■ Translation of research into commercial practice and the creation of effective partnerships to enable exchange of knowledge and development of skills in the uptake of new scientific findings
■ Establishment of require long-term programmes in research and training, underpinned by investment in the agricultural research infrastructure
■ Focus on applying the latest science to increasing crop and animal productivity globally while minimising negative environmental impact (including reducing greenhouse gas emissions, improving the efficient use of water, energy and other inputs, conserving biodiversity and landscapes), reducing losses from pests and diseases, enhancing food safety and quality for improved nutrition, and reducing waste throughout the food supply chain.

This course is intended to provide students with a key understanding of the issues involved in the sustainable production of food in accordance with the themes outlined above and is underpinned by an extensive programme of associated research at Harper Adams.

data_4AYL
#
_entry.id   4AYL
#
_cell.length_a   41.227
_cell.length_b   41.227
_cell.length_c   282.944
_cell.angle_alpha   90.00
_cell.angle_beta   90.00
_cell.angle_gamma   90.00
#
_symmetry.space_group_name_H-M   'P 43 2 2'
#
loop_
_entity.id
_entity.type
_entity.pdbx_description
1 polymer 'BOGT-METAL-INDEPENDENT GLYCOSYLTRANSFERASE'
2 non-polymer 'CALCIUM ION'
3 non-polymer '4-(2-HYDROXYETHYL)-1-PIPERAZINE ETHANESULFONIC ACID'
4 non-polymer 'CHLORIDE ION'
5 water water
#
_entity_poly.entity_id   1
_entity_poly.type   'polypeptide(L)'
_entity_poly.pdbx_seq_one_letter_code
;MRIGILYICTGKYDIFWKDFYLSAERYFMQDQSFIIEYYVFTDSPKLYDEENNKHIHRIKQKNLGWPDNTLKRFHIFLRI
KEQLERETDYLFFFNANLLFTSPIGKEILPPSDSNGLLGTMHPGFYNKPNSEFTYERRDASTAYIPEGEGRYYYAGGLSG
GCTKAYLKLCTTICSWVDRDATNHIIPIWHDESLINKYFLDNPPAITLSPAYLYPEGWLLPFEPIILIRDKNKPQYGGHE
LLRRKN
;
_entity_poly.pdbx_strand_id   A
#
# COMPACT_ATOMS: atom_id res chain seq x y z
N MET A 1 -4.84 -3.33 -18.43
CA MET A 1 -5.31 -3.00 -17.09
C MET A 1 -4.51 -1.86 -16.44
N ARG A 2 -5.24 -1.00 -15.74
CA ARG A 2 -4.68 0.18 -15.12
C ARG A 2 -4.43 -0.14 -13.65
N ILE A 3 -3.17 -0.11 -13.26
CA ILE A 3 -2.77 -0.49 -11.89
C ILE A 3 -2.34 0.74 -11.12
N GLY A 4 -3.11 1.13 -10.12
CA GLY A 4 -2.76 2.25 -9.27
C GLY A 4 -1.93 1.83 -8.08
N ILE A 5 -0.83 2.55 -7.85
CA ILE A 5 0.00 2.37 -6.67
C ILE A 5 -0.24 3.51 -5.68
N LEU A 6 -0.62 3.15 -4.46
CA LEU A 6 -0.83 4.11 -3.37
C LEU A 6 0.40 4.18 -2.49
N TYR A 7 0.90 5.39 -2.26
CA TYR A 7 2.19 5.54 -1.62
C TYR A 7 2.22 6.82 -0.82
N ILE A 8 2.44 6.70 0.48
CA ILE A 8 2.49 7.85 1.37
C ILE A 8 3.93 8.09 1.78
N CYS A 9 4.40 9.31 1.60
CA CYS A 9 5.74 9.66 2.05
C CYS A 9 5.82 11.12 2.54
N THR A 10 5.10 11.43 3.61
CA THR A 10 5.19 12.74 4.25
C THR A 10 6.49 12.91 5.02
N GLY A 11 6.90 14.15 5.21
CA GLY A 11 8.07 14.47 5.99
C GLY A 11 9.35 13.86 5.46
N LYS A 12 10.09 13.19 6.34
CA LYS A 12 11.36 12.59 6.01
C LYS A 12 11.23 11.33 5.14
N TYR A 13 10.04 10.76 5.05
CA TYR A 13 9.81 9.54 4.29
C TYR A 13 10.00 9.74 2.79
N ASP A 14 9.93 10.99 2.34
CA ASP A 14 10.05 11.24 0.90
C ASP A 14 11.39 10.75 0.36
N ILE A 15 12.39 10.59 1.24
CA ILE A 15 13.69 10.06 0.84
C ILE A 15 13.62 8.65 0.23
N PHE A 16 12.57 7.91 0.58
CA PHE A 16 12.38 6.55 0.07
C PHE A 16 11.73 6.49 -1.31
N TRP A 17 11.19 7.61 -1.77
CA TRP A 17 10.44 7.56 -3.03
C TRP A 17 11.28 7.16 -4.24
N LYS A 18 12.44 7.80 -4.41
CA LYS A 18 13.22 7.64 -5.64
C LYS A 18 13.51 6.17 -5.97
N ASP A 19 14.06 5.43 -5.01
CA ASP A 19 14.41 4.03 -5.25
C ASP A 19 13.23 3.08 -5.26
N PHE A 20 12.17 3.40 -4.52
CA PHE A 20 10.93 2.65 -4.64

How will it benefit me?

The course provides an overview of the key issues involved in sustainable agricultural production within a global context. Since there is a focus on the underlying scientific principles, the course is suited to students of all nationalities in addition to those from the UK. Initially, you will learn to identify global farming systems and determine their key characteristics, before undertaking more complex evaluations of conventional and integrated or organic farming systems. You will undertake training in the use of the latest resources and use these to produce global integrated farm management solutions that pay due regard to agronomic, social, economic and environmental requirements. You will also have the option of undertaking a case study module where you will be able to focus exclusively on farming system of relevance to your background or intended career destination. The research project will provide training in the design, execution, analysis and interpretation of appropriate experiments or surveys to address research questions or problems relevant to sustainable agriculture.